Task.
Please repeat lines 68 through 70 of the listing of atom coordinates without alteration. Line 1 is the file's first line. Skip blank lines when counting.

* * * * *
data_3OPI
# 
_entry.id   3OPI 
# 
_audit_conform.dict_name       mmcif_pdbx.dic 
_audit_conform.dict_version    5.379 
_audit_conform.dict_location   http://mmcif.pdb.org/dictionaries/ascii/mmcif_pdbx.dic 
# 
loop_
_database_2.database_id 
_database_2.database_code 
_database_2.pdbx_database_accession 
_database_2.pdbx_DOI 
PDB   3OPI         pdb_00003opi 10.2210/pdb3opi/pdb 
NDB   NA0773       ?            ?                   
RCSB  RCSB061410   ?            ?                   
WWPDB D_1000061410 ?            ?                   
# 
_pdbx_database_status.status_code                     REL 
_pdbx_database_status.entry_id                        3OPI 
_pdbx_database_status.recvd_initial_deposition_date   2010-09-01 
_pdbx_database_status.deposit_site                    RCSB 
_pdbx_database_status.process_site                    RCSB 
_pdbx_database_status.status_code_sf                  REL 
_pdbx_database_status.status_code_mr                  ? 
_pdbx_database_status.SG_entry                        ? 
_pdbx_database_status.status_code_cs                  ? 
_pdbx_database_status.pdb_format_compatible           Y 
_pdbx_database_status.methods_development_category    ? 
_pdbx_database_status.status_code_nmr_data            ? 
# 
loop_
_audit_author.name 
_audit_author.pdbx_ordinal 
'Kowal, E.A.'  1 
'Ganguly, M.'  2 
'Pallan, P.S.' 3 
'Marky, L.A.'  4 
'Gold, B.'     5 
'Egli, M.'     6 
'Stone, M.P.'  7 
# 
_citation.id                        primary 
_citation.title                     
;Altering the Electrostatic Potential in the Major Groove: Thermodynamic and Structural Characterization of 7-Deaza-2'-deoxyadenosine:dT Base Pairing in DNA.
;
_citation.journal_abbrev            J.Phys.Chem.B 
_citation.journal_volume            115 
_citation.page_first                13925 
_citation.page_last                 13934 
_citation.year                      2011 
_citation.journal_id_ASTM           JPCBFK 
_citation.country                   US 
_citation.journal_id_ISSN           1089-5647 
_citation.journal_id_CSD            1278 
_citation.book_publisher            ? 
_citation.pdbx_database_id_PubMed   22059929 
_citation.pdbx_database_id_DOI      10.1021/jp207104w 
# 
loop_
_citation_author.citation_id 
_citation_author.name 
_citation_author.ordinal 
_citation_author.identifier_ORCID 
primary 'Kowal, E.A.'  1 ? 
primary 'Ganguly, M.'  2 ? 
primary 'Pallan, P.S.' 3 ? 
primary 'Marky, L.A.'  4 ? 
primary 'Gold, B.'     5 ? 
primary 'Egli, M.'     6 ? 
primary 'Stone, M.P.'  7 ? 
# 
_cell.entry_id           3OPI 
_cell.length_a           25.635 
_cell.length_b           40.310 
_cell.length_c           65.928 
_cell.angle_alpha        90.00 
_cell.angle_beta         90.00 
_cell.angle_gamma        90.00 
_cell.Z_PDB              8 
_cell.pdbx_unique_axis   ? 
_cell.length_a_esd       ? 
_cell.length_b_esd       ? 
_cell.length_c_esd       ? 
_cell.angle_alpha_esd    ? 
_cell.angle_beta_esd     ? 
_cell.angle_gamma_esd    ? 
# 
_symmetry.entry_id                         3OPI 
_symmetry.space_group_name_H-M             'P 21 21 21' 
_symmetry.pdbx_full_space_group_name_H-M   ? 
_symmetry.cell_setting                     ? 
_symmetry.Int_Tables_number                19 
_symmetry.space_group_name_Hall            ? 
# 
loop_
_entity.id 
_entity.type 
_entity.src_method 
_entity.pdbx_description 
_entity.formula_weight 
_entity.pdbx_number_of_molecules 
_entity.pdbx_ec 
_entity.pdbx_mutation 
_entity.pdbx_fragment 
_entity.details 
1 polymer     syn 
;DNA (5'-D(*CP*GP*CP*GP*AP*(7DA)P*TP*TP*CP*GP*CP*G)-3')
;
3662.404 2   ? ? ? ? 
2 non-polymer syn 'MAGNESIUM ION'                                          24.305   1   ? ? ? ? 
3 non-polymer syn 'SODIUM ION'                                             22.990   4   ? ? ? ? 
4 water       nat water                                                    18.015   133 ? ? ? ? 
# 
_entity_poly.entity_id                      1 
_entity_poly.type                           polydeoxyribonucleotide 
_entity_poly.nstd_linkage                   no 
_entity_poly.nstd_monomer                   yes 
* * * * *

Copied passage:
primary 'Marky, L.A.'  4 ? 
primary 'Gold, B.'     5 ? 
primary 'Egli, M.'     6 ? 